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This is a good point, but with one caveat. You then have to decide if the room is the difference, or the amp, or a combination of both.
Nope. If the amp can be reliably picked out, then the amp is doing something different.

It is not logically possible to be able to tell two identical things apart without making them not-identical.

If you can reliably identify one amp from another, then they are different.

OK, here is something for you to mull over. If a 'real world' room is the test room, and a participant does detect a difference, then in theory, changing the room to one with different effects should still yield the same result should it not.
No, that conclusion does not follow that presumption. The difference may not be audible under all conditions.

If I can hear a pin drop in a quiet room, shouldn't I be able to hear it drop with a jet engine near by?
If I can hear a pin drop on tile, shouldn't I hear it drop on carpet?

Let's imagine, for the sake of argument, that the different between amp A and amp B occurs at 19Khz, and that our listener cannot hear 19KHz. Let's then assume that the room our listener is in has a wall that excites at 19KHz and creates a sub-harmonic at 9.5KHz (which our tester can hear).

Yes, the two amps are performing differently (at 19KHz). Yes, the listener can hear it (in that room). No, the listener will not hear it in an anechoic chamber.

Mind you, I type this firm in the belief that two properly built amps driving within limits will not sound different under any conditions.
 

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i have no trouble believing 2 amps of the same class sound the same, i just have trouble believing that holds true once you get into class a/b vs class d, class g, class h, etc...
 

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because the switching is visible on an oscilloscope and claimed audible in high frequencies by too many people for me to dismiss arbitrarily because somebody else says that "all amps sound the same"
 

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because the switching is visible on an oscilloscope and claimed audible in high frequencies by too many people for me to dismiss arbitrarily because somebody else says that "all amps sound the same"
But now you have an easily measurable artefact that may be audible. Just because something is visible on a CRO doesn't make it audible.
 

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So how has that played out in practice? When you go to a performance with amplified sound can you tell class D from class H by sound? Can you do it at your local speaker store? Do you feel you could pick out my mac from my tammy if i brought them over?
 

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So how has that played out in practice? When you go to a performance with amplified sound can you tell class D from class H by sound? Can you do it at your local speaker store? Do you feel you could pick out my mac from my tammy if i brought them over?
i honestly don't know. I could try it at home with my Onkyo 805 and one of my Face F700s (class H), but that wouldn't prove anything to anyone, would it?
 

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it becomes more a matter of things external to the amplifier (speakers, wiring, etc.) for audible differences to exit, and under test conditions where these are minimized, not too many folks would be able to tell when an amplifier has been switched out with another, unless the second has ratings in the basement compared to the first.

I've never accepted that a high priced amplifier is worth its value solely in terms of sound quality (there might be other factors to consider such as construction & durability). That is more true these days than ever. For those that can't afford the $100K amplifier, don't pine at what you are missing!!! Take solace in that your $2C (that's $200 for those that don't know the Roman numerals) amplifier, if purchased more recently, can and probably does sound just as good as that high priced one under listening conditions most people enjoy.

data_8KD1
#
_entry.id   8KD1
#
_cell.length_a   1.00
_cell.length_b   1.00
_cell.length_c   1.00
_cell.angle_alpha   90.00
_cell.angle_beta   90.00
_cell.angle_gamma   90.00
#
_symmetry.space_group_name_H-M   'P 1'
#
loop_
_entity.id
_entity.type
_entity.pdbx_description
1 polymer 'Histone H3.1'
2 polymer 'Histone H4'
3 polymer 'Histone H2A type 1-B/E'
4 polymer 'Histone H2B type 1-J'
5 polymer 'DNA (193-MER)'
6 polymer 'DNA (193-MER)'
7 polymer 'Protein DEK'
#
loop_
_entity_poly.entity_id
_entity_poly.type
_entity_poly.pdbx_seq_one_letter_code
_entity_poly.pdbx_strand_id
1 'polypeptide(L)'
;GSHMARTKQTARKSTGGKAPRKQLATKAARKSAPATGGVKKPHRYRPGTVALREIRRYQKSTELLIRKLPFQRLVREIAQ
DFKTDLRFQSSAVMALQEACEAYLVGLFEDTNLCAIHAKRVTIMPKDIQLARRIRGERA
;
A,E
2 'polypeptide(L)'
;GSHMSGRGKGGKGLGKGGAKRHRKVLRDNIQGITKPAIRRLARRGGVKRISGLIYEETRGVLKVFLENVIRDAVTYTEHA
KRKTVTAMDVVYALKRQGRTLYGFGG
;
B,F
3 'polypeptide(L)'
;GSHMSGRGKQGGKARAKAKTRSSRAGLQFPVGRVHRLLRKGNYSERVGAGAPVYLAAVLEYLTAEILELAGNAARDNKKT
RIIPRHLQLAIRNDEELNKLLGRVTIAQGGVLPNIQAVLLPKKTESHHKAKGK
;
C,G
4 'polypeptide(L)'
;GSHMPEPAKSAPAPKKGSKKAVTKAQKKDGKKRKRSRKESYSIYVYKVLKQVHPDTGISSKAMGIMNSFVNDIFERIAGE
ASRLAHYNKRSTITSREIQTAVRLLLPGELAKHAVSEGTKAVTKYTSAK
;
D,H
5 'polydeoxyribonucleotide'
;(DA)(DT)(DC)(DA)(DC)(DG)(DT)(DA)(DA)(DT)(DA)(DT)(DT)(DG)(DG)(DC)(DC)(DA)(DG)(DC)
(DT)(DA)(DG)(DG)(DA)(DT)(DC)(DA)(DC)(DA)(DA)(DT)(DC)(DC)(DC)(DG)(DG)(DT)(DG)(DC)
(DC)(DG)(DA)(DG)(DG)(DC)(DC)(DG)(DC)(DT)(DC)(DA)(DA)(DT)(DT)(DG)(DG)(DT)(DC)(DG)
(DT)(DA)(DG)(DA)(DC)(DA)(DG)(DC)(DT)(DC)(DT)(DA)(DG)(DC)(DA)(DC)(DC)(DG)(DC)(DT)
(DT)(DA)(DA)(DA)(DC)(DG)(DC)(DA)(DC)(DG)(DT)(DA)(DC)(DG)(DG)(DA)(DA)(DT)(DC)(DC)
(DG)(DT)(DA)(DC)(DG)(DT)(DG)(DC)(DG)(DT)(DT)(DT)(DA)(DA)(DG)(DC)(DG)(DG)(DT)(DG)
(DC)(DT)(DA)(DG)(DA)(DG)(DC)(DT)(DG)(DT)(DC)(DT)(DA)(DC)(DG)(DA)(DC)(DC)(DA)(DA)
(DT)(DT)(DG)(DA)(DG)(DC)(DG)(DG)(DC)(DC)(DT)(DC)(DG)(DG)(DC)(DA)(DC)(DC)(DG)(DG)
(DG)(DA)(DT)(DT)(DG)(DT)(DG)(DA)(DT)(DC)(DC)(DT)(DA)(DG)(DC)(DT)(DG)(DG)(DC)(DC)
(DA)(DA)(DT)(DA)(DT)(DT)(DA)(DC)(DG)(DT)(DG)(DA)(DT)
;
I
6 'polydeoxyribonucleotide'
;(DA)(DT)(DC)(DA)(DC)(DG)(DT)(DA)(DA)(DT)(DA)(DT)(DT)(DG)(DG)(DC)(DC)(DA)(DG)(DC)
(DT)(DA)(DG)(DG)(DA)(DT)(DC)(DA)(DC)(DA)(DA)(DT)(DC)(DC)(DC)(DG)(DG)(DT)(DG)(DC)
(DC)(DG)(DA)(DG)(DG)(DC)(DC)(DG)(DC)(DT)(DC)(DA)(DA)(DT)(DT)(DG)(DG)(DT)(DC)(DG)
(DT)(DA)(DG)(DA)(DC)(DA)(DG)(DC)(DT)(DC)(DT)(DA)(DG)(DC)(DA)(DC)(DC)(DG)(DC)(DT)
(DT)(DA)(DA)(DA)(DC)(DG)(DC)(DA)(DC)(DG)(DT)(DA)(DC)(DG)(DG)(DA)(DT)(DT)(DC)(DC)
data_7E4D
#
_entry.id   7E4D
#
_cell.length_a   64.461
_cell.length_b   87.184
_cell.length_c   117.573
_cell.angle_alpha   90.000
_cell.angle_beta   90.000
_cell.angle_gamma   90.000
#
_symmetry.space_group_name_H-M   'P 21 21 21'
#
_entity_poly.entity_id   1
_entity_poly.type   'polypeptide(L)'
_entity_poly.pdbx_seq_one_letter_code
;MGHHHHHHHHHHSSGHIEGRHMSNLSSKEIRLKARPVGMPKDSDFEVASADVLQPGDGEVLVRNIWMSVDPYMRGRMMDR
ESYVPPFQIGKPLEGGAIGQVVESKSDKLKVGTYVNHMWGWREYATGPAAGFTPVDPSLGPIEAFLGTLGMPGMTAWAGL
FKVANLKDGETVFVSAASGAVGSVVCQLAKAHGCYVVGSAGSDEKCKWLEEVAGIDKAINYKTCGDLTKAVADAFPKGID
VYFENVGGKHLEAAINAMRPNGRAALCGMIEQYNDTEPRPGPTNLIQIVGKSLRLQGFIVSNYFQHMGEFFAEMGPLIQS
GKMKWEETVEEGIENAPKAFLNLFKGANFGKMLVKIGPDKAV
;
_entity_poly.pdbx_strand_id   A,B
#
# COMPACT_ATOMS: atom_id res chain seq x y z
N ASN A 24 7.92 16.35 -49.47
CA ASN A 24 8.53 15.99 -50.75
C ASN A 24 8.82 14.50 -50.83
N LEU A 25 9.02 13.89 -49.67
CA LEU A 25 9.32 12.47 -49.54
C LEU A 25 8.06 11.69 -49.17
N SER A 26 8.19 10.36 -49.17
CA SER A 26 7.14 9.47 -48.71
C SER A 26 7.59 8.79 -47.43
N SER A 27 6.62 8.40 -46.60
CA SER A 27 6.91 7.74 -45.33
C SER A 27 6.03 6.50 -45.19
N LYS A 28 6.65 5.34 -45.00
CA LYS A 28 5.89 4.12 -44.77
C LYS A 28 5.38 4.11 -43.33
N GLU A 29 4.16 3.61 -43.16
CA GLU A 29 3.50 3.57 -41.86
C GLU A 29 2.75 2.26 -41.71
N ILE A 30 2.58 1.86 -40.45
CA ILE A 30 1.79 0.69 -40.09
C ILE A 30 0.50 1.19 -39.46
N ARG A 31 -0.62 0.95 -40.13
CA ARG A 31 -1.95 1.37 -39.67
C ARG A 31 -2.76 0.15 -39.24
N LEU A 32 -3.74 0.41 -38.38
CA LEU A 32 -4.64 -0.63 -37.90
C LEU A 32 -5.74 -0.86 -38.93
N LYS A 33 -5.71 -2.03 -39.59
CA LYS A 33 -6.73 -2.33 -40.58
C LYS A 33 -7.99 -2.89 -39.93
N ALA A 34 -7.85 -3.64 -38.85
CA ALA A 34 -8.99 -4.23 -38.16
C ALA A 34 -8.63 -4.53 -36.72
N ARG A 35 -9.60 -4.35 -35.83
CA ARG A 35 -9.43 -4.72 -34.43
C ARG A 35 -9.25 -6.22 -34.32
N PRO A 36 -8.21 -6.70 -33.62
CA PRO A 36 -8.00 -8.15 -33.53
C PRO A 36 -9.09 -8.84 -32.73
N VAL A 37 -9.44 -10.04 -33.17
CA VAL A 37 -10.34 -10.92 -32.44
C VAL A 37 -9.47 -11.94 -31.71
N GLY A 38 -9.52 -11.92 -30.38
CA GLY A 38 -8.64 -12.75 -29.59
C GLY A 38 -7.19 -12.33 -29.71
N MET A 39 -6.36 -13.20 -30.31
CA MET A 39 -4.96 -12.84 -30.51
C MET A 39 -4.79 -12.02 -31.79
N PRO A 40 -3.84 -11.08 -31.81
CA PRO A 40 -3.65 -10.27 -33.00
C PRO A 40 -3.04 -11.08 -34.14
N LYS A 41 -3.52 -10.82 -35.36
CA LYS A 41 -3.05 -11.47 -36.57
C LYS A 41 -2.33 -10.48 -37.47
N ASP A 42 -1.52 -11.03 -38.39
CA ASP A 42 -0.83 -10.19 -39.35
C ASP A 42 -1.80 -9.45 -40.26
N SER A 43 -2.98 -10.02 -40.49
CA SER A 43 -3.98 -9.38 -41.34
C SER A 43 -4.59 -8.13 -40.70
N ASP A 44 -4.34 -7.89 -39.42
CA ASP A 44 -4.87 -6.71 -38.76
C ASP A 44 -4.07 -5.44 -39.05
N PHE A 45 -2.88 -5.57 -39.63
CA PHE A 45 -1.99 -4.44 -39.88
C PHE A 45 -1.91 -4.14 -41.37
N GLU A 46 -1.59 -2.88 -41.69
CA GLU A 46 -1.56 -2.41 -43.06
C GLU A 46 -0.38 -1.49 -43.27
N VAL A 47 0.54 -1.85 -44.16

Wiring? What sort of wiring? RCA vs. balanced? "Directional" that shows which way it should be oriented? Unless you have very long cable runs there would be no difference between RCA and balanced and any difference can be measured so.... where are the measurements? But then again I don't know what you are referring to. I used to have hum problems with wiring and a totally different kind at the photography school I went to in the early '70s where the stereo's speaker wire was of very small gauge (probably 22 or so) and a very long run and picked up police radio calls. Right now I have a couple of surround speakers connected with about fifteen feet of 12 gauge close-out ($10 for 30ft):rofl2: wire and have no such problems and I don't believe I could hear the difference between my $6 closeout interconnects and $700 cables. I guess people get to the point in buying gear where they have bought the most expensive components and speakers and still feel the need to buy more, even if it makes no sense.
I just saw a post about wood blocks that when placed under components makes them sound "better." There is so much that is sold with false claims made for it that I wonder if PT Barnum was right (I think he said this) "A sucker is born every minute."http://www.hometheatershack.com/forums/images/smilies/rofl2.gif
 

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As a former nurse and mental health professional I would say that physical (include electro-chemical) differences would tell nothing about the sound of the amps but rather only differences in perception (or how perception is processed). Its not that perceptions are not real but rather they are in a different realm and do not necessarily indicate any non-mental difference.
 

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The maple blocks give the sound a leaner and more forward soundstage. If you like a warmer and more intimate experience, I suggest you try the Rosewood blocks. I don't care for the walnut blocks, IMHO they tend to construct the image and I have trouble with depth perception;)
 

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Wiring? What sort of wiring? RCA vs. balanced? "Directional" that shows which way it should be oriented? Unless you have very long cable runs there would be no difference between RCA and balanced and any difference can be measured so.... where are the measurements? ......
Theresa, I would not be so quick to put the RCA and balanced in the same category. I've had terrible ground loop problems (with short cable runs, that is!!) and after trying EVERYTHING the only way to get rid of the hum and buzz was to switch to all balanced. Again, we're talking less than 10 feet!